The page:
why is my bleeding heart plant dying

Bleeding Heart Plant Dying? (8 Easy Ways to Revive It!)

Bleeding heart plant dies due to root rot. Bleeding heart plants can also die due to Verticillium wilt, a fungal disease. Stem rot can kill Bleeding heart plants too.

Bleeding heart plants are beautiful. They are grown for their pretty flowers that look like hearts. They are dark pink/pale pink in color.

The heart-shaped flowers have a protruding end that makes them look like bleeding hearts. The bleeding heart plant is known scientifically as Dicentra.

It is nice to have them in your garden. But like all things nice, these plants come with some issues. Let’s see what issues the plant runs into and how to fix them.

Bleeding heart leaves turning yellow

Yellow leaves on the Bleeding heart plant are seen due to Improper watering. Hot weather conditions also cause the leaves to turn yellow. Bleeding heart leaves also turn yellow when the plant is infected by fungal diseases like Verticillium wilt.

Hot weather

Bleeding heart plant’s leaves shrivel up during summer but where it’s hotter than normal the leaves turn yellow way before.

To fix: Make sure the soil around the plant stays moist during the summer. You may want to cut the plant back to 1 to 2 inches above the ground in the fall.


Bleeding Heart leaves turn yellow when the plant receives more water than needed. Overwatering deters the roots from absorbing the essential minerals thus causing foliage yellowing.

Water your Bleeding heart plant twice a week when it’s hot outside. Reduce the amount of water as the summer comes to an end.

In winter, water the plant only twice a month for best results. This helps reduce waterlogged conditions.

You may want to keep the soil healthy if you don’t want to run into overwatering issues. Make sure the soil drains the excess water.


Not only overwatering but underwatering can cause leaf yellowing in Bleeding Heart plants. Underwatered plants’ leaves look limp but break easily.

You can differentiate between overwatering and underwatering though. Track your watering sessions to know if you overwatered or underwatered a plant.

Check the soil with fingers and the soil is completely dry, and the plant is underwatered. You may want to water such plants regularly.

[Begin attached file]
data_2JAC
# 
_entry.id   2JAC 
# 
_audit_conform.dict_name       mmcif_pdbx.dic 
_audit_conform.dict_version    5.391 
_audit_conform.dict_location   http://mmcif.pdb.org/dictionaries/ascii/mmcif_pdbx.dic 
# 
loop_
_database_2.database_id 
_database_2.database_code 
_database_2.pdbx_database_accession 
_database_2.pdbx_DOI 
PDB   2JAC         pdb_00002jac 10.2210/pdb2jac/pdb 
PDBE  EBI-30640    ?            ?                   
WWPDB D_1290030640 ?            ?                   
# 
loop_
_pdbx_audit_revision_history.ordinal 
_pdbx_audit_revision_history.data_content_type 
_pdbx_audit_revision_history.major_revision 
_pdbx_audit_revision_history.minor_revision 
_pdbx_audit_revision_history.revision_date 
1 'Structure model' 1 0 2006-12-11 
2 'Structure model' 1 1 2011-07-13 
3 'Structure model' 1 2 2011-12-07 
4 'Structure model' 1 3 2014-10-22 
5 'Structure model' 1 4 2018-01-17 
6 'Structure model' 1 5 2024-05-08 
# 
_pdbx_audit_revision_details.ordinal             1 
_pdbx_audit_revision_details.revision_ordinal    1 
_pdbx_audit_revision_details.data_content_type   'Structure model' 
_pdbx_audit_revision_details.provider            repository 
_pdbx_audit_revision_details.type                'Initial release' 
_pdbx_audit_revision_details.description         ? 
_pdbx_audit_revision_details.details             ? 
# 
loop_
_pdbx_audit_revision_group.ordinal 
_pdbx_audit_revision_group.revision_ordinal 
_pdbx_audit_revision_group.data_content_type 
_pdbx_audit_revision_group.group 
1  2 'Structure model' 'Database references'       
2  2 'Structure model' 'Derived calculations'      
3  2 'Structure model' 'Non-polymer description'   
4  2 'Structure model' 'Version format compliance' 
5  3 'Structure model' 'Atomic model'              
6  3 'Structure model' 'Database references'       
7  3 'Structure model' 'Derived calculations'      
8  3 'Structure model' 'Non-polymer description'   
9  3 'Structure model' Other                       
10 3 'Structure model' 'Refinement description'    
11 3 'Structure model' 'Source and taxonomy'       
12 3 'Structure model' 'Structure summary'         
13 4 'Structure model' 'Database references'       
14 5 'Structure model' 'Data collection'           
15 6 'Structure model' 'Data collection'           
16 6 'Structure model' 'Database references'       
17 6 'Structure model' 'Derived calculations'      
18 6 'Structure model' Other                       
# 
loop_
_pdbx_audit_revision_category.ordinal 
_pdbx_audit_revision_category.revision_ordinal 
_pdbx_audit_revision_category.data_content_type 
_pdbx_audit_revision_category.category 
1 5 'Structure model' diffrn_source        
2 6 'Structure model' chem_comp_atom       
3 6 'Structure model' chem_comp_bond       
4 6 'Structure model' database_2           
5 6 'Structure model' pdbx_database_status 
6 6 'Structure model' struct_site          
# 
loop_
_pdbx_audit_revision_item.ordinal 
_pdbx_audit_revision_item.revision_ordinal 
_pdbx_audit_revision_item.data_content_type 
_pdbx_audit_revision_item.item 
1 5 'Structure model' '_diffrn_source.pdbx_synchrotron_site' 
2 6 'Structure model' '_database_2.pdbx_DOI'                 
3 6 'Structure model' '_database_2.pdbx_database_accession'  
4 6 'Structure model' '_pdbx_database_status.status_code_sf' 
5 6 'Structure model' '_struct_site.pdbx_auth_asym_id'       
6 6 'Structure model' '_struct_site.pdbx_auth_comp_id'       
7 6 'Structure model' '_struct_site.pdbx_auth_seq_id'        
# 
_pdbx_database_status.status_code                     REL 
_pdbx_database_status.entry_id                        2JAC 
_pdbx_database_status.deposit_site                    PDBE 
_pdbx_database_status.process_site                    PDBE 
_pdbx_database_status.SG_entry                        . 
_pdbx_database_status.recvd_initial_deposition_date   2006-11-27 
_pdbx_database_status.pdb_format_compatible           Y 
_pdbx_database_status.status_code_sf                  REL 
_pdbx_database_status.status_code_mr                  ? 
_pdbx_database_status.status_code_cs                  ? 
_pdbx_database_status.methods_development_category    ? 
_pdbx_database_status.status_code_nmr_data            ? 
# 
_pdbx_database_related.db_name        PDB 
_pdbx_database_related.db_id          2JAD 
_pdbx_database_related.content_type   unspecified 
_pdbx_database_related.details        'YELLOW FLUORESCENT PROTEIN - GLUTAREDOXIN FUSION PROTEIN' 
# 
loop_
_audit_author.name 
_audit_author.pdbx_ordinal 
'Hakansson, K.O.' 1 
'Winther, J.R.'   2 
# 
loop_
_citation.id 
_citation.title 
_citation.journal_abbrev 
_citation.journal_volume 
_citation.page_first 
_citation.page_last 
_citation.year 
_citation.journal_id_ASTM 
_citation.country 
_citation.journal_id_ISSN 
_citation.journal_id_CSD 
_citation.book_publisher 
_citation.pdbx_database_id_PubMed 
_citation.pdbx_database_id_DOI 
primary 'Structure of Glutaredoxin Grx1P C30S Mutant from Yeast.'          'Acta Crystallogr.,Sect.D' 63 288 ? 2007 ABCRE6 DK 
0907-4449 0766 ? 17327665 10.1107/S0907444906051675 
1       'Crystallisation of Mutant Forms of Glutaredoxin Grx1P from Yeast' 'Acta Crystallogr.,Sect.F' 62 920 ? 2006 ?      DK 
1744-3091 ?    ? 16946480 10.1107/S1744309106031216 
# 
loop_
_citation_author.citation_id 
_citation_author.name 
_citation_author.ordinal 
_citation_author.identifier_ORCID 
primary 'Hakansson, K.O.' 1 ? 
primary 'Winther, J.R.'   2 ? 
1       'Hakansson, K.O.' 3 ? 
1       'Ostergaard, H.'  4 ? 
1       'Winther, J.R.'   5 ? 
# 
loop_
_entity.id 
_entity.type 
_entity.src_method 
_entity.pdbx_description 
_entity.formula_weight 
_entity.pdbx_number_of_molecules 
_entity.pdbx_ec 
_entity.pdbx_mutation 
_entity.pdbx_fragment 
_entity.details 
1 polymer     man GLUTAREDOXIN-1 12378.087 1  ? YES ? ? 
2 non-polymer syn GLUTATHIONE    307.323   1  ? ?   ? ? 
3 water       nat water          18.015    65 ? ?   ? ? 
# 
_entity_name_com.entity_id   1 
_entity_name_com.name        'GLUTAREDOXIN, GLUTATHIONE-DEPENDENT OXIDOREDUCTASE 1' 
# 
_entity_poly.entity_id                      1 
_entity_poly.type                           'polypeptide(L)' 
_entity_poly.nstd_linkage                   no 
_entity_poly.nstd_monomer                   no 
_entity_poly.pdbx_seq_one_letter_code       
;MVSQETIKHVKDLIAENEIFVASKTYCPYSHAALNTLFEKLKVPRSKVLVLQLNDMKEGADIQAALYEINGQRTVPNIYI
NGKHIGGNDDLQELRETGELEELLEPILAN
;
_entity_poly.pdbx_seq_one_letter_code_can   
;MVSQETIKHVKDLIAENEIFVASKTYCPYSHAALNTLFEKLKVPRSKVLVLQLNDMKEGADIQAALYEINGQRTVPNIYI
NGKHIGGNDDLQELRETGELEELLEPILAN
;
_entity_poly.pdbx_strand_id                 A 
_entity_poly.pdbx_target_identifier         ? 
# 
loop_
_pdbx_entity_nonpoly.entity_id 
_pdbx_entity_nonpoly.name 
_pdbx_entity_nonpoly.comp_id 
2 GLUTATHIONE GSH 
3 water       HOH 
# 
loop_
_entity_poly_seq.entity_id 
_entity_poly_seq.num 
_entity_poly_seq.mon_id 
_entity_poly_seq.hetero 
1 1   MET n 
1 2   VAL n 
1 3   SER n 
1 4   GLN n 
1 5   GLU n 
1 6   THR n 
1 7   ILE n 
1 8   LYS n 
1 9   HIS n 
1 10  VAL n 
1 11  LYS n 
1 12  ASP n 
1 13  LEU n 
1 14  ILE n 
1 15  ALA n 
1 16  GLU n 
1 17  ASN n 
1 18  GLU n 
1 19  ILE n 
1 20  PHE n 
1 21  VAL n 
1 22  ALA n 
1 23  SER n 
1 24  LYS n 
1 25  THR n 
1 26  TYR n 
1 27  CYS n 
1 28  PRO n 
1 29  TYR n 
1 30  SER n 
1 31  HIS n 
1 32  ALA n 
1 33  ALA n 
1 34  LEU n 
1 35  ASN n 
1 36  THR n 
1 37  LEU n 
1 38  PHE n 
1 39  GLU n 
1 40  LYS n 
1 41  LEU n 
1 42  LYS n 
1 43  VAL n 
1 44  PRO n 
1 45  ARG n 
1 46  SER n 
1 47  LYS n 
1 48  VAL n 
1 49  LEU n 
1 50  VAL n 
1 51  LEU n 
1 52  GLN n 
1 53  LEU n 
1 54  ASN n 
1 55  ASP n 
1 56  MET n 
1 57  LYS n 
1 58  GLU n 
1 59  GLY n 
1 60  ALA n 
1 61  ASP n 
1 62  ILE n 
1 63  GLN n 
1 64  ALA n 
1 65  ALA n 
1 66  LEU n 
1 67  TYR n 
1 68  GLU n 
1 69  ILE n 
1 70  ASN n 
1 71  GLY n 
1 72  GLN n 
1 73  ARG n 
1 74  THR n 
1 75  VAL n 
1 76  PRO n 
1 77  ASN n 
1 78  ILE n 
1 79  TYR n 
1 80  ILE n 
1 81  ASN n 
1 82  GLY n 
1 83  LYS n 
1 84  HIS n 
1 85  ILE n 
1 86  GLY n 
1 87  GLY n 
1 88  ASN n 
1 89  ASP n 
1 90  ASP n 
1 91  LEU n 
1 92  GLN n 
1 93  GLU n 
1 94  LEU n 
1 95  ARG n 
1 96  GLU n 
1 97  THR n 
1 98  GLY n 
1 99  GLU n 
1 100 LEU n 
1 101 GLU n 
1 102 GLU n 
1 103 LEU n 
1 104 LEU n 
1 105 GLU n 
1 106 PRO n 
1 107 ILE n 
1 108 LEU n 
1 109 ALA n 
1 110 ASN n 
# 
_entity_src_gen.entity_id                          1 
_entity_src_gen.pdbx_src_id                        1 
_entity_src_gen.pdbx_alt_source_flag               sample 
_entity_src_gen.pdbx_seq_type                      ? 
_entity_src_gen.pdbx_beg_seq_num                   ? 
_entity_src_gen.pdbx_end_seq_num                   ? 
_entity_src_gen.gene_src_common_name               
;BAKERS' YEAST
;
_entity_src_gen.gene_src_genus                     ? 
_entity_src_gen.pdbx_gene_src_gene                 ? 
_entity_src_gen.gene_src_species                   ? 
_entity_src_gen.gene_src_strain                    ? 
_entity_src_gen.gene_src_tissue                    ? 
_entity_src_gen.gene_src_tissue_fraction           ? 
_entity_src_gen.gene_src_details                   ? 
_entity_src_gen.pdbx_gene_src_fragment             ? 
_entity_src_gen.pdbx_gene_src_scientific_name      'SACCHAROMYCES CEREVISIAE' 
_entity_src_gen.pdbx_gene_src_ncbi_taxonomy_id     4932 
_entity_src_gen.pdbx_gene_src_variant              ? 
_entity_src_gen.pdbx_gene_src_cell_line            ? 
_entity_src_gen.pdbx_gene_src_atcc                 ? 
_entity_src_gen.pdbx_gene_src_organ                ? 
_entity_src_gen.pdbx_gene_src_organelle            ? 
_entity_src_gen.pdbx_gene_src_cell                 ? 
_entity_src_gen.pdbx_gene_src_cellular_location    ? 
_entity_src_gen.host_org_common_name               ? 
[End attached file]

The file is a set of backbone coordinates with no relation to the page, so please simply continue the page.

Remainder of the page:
How often should you water a bleeding heart?

Water your Bleeding heart plant twice a week if it’s summer. In winter water the plant only two times in a month for best results.

Tip: Make sure the soil drains excess water well.

Verticillium wilt

Bleeding hearts plants can be infected by Verticillium wilt disease. This disease causes wilting of the leaves followed by yellowing.

It may take some time for the symptoms to appear. People mistake this disease for other fungal diseases or seasonal dieback.

Send a sample of your plant to the local horticulture officer to confirm the disease. Dispose of the plant if it’s infected by Verticillium wilt.

Replace the soil with fresh soil to prevent the spread of the disease.

Fusarium wilt

Experts say that the Bleeding heart plant is also prone to Fusarium wilt. This is a fungal disease too which attacks roots first.

The disease slowly spreads to the entire plant via lower stems and leaves. You’ll notice that the lower leaves turn yellow.

To confirm this disease, cut open a stem. If you see dark streaks on the surface of the cut stem, you can confirm this disease.

There’s nothing you can do once this disease infects your plant. Dispose of the infected plant carefully.

Lighting and Soil

Lighting plays an important role in maintaining the health of your Bleeding heart plant. Plants die back due to bright light and excess heat.

This is seen especially in summer. You may want to place your plant so that it receives partial sunlight, especially on hotter days.

Soil is for plants and water is for fish. Soil pH is important for the growth of plants. Bleeding heart plants thrive in acidic soil.

So, get the soil test done and see if the soil is the reason for the foliage yellowing. Alkaline soil can be fixed by adding sulfur or peat moss.

Note: Amend the soil six months before planting your favorite plants.

Bleeding heart leaves curling